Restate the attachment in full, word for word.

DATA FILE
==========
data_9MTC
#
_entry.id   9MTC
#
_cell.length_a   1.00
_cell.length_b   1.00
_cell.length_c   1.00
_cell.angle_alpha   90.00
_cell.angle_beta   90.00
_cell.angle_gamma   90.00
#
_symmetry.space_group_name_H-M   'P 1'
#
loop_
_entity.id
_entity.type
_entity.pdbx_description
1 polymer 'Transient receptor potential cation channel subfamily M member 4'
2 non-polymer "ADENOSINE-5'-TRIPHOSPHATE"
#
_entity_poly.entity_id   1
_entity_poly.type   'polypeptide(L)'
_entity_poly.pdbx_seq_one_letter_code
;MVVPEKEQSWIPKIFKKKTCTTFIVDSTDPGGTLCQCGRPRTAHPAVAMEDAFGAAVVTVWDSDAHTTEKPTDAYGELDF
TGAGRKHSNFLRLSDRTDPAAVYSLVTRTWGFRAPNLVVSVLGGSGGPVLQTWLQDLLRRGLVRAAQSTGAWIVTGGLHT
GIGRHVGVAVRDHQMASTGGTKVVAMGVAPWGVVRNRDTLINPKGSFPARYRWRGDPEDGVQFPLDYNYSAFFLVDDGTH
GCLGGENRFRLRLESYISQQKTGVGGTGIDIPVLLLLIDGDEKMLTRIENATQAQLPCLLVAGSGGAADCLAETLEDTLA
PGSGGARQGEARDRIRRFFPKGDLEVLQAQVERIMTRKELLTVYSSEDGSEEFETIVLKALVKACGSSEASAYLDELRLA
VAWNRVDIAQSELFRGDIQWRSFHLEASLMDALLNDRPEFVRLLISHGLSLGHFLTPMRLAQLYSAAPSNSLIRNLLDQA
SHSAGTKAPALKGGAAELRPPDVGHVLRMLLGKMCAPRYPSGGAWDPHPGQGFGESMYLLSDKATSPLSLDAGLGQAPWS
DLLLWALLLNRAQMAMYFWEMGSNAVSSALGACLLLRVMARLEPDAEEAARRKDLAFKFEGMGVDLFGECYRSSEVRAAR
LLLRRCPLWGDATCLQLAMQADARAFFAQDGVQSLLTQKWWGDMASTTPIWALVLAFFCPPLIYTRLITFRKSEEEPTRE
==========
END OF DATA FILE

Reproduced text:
data_9MTC
#
_entry.id   9MTC
#
_cell.length_a   1.00
_cell.length_b   1.00
_cell.length_c   1.00
_cell.angle_alpha   90.00
_cell.angle_beta   90.00
_cell.angle_gamma   90.00
#
_symmetry.space_group_name_H-M   'P 1'
#
loop_
_entity.id
_entity.type
_entity.pdbx_description
1 polymer 'Transient receptor potential cation channel subfamily M member 4'
2 non-polymer "ADENOSINE-5'-TRIPHOSPHATE"
#
_entity_poly.entity_id   1
_entity_poly.type   'polypeptide(L)'
_entity_poly.pdbx_seq_one_letter_code
;MVVPEKEQSWIPKIFKKKTCTTFIVDSTDPGGTLCQCGRPRTAHPAVAMEDAFGAAVVTVWDSDAHTTEKPTDAYGELDF
TGAGRKHSNFLRLSDRTDPAAVYSLVTRTWGFRAPNLVVSVLGGSGGPVLQTWLQDLLRRGLVRAAQSTGAWIVTGGLHT
GIGRHVGVAVRDHQMASTGGTKVVAMGVAPWGVVRNRDTLINPKGSFPARYRWRGDPEDGVQFPLDYNYSAFFLVDDGTH
GCLGGENRFRLRLESYISQQKTGVGGTGIDIPVLLLLIDGDEKMLTRIENATQAQLPCLLVAGSGGAADCLAETLEDTLA
PGSGGARQGEARDRIRRFFPKGDLEVLQAQVERIMTRKELLTVYSSEDGSEEFETIVLKALVKACGSSEASAYLDELRLA
VAWNRVDIAQSELFRGDIQWRSFHLEASLMDALLNDRPEFVRLLISHGLSLGHFLTPMRLAQLYSAAPSNSLIRNLLDQA
SHSAGTKAPALKGGAAELRPPDVGHVLRMLLGKMCAPRYPSGGAWDPHPGQGFGESMYLLSDKATSPLSLDAGLGQAPWS
DLLLWALLLNRAQMAMYFWEMGSNAVSSALGACLLLRVMARLEPDAEEAARRKDLAFKFEGMGVDLFGECYRSSEVRAAR
LLLRRCPLWGDATCLQLAMQADARAFFAQDGVQSLLTQKWWGDMASTTPIWALVLAFFCPPLIYTRLITFRKSEEEPTRE